Ben Elton has been getting bleaker and bleaker. Blind Faith, which is an update of and homage to George Orwell’s Nineteen Eighty-Four, pulls together a number of trends and shows us where they could go. These include the surveillance society that Britain has become, with CCTV and mobile phones allowing the authorities to follow and trace your movements; ubiquitous use of social media including blogging (compulsory) and always-on video chat rooms; global warming that has flooded London; the attacks on science represented by those who believe in faith alone as the answer; and the dumbing-down of entertainment and social intercourse that Elton has charted so brilliantly, especially in Dead Famous and Chart Throb; As the blurb has it “In this world, nakedness is modesty, independent thought subversive, and ignorance is wisdom”.
Trafford Sewell is the modern-day Winston Smith, a “civil servant of sorts” who works for NatDat, the National Data bank, which collects and stores “Every single recordable fact about every single person in the country…Every financial transaction, every appearance on a CCTV camera, every click on every computer, every quirk of every retina, every filling in every tooth, captured and entombed in the mainframes of NatDat…” But Trafford wants some degree of privacy, somewhere he can think thoughts that he doesn’t have to blog about. He would also like some privacy with his wife Chantorria, and to protect their baby, Caitlin Happymeal, in a world where vaccination is abhorred, and child mortality is rife. He hesitates to Tube the birthing video and is reprimanded by his Confessor.
Trafford does find a way to think for himself and to learn about ideas and science, and above all about reason. Just as Winston Smith saw that the proles provided hope for the future, so Trafford sees that reason and the theory of evolution are the way the world will be saved – perhaps not soon enough for him, but the tyranny of the Temple will certainly be overcome. It would be interesting to spend more time on the parallels with Nineteen Eighty-Four.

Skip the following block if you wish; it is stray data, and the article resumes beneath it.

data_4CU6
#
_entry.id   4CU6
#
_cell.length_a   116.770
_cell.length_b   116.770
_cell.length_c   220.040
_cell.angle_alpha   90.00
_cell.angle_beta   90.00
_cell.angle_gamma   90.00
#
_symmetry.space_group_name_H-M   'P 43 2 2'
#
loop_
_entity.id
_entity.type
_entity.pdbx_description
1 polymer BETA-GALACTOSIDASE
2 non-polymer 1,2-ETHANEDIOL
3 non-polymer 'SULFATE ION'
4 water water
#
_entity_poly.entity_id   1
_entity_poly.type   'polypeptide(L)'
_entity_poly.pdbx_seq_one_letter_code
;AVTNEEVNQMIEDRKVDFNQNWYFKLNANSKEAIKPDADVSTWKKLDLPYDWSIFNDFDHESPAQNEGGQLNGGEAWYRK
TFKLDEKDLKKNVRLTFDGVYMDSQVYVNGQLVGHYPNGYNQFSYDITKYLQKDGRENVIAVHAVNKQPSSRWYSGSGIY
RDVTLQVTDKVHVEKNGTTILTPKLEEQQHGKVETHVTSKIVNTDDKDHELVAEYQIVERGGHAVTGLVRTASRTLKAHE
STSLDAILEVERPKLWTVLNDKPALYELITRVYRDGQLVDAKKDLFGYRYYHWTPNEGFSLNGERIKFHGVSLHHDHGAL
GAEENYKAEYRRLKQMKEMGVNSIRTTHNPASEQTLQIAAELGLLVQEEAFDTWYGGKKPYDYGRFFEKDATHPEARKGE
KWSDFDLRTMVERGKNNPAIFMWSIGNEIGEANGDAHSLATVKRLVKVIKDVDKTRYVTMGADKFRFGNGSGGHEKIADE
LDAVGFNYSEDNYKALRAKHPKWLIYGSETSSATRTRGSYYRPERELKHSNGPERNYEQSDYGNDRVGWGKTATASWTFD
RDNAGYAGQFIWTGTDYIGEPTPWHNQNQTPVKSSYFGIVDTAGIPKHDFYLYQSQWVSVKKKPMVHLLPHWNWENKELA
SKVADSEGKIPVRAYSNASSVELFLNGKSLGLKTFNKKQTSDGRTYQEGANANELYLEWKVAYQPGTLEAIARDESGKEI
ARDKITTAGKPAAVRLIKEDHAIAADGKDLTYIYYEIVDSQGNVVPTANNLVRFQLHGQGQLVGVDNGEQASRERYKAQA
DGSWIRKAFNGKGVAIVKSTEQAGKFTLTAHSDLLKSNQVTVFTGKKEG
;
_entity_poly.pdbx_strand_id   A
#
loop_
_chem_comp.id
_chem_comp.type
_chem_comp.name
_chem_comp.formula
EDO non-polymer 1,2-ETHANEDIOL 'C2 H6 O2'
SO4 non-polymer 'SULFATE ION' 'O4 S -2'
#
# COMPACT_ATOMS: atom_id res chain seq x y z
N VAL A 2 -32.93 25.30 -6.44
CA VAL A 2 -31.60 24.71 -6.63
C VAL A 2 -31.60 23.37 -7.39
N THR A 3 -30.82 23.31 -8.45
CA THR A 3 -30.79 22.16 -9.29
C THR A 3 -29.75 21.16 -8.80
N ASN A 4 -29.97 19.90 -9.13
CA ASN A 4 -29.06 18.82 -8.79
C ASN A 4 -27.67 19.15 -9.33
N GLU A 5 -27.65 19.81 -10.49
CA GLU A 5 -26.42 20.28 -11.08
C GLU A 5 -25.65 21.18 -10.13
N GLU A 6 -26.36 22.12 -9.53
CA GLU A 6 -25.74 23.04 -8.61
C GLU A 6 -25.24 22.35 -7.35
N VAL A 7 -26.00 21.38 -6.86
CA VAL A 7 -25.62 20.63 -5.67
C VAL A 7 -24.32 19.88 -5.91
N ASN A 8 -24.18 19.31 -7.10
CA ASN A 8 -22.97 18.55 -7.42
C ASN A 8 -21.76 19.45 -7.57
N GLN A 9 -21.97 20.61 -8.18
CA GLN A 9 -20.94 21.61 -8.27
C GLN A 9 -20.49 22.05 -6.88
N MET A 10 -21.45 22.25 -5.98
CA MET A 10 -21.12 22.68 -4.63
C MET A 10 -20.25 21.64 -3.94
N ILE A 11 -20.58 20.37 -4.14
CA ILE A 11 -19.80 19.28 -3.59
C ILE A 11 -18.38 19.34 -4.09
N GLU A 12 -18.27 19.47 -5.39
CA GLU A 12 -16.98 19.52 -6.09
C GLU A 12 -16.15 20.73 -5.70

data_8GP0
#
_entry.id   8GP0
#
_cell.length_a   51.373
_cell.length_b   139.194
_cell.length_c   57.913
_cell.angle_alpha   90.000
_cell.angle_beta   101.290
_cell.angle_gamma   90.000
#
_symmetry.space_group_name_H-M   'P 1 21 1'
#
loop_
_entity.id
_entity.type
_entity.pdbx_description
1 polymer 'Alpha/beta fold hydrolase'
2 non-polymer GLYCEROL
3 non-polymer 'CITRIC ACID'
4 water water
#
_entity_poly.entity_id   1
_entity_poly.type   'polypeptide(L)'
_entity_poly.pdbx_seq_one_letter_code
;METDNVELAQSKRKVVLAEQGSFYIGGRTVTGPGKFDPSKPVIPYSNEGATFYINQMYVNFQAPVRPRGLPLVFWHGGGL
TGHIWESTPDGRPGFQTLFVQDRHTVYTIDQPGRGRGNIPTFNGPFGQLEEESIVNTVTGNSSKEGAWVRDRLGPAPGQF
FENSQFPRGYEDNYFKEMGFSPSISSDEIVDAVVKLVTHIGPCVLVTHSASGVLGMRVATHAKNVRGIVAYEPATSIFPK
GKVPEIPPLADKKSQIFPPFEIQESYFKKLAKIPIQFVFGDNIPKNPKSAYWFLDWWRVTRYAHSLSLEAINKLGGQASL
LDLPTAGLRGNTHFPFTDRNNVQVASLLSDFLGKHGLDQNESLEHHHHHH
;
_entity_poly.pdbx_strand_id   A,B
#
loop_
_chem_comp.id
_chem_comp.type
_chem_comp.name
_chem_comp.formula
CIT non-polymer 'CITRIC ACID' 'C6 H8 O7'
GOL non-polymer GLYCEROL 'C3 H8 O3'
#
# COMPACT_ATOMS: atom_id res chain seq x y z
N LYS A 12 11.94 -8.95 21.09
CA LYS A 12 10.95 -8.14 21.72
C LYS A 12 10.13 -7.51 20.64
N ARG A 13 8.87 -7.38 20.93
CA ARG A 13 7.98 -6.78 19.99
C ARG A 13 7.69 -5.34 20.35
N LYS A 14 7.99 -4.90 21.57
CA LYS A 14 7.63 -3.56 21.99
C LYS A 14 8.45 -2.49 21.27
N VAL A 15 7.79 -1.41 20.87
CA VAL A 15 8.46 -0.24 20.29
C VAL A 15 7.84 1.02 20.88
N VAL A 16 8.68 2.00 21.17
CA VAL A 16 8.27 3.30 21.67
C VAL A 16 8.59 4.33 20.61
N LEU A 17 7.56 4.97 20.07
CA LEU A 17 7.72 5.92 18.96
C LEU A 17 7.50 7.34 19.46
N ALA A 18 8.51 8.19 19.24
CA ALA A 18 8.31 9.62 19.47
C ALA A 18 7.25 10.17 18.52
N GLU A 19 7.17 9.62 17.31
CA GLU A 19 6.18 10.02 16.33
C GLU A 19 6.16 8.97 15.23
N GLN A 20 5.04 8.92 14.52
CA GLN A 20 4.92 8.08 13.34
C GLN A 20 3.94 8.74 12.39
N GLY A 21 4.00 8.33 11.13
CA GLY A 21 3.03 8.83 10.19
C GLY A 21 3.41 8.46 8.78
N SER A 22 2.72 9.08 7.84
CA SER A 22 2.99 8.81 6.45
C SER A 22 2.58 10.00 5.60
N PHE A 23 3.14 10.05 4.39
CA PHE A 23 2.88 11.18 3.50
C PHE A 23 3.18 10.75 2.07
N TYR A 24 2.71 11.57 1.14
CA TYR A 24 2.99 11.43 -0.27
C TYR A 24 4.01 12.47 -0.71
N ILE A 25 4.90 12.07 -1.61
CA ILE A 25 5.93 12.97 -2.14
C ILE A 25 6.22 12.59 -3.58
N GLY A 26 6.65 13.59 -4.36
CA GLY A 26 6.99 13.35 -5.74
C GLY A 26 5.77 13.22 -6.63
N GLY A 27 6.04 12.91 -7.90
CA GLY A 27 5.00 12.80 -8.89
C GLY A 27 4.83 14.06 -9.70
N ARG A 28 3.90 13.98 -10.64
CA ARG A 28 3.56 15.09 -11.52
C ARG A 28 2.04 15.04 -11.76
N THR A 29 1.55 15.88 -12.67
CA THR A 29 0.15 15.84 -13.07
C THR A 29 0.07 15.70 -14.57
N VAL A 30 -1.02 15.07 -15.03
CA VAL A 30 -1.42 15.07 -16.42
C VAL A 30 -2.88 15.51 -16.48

I said that Ben Elton was bleak, but what reinforces the bleakness is that the awful world of Blind Faith is already happening, in parts, and it is easy to see us going there. Elton shows us that the trends he works on are related and interconnected, and come down to the importance of ensuring that individual thought can be maintained; that privacy, whether physical, mental or spiritual is essential to us; and that blind faith should not trump reason and science. There are lessons for how we use technology to support society, and importantly there are unforeseen (but perhaps inevitable) consequences that will arise whenever new ways of communicating and sharing become universal, and subject to human behaviour.
Blind Faith by Ben Elton, published by Black Swan (paperback, 2008), ISBN: 978-0-552-77391-1
Other books by Ben Elton – Stark (1989), Gridlock (1991), This Other Eden (1993), Popcorn (1996), Blast from the Past (1998), Inconceivable (1999), Dead Famous (2001), High Society (2002), Past Mortem (2004), The First Casualty (2005), Chart Throb (2006)